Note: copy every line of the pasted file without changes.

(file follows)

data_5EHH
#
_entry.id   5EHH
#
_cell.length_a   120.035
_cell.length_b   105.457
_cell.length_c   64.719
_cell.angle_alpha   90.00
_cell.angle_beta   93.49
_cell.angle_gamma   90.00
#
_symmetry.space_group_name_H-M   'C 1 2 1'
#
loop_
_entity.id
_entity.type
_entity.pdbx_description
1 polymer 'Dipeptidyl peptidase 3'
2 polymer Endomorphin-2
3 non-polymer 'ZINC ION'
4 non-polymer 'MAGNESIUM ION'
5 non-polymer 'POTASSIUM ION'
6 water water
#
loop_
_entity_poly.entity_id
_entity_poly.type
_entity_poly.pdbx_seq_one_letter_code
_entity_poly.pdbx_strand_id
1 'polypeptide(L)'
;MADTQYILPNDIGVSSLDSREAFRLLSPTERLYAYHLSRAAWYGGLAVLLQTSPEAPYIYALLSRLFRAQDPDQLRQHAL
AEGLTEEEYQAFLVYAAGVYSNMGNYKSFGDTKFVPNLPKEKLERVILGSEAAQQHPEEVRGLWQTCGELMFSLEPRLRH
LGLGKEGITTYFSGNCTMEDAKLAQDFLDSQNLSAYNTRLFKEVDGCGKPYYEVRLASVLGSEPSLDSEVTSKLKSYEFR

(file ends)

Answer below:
data_5EHH
#
_entry.id   5EHH
#
_cell.length_a   120.035
_cell.length_b   105.457
_cell.length_c   64.719
_cell.angle_alpha   90.00
_cell.angle_beta   93.49
_cell.angle_gamma   90.00
#
_symmetry.space_group_name_H-M   'C 1 2 1'
#
loop_
_entity.id
_entity.type
_entity.pdbx_description
1 polymer 'Dipeptidyl peptidase 3'
2 polymer Endomorphin-2
3 non-polymer 'ZINC ION'
4 non-polymer 'MAGNESIUM ION'
5 non-polymer 'POTASSIUM ION'
6 water water
#
loop_
_entity_poly.entity_id
_entity_poly.type
_entity_poly.pdbx_seq_one_letter_code
_entity_poly.pdbx_strand_id
1 'polypeptide(L)'
;MADTQYILPNDIGVSSLDSREAFRLLSPTERLYAYHLSRAAWYGGLAVLLQTSPEAPYIYALLSRLFRAQDPDQLRQHAL
AEGLTEEEYQAFLVYAAGVYSNMGNYKSFGDTKFVPNLPKEKLERVILGSEAAQQHPEEVRGLWQTCGELMFSLEPRLRH
LGLGKEGITTYFSGNCTMEDAKLAQDFLDSQNLSAYNTRLFKEVDGCGKPYYEVRLASVLGSEPSLDSEVTSKLKSYEFR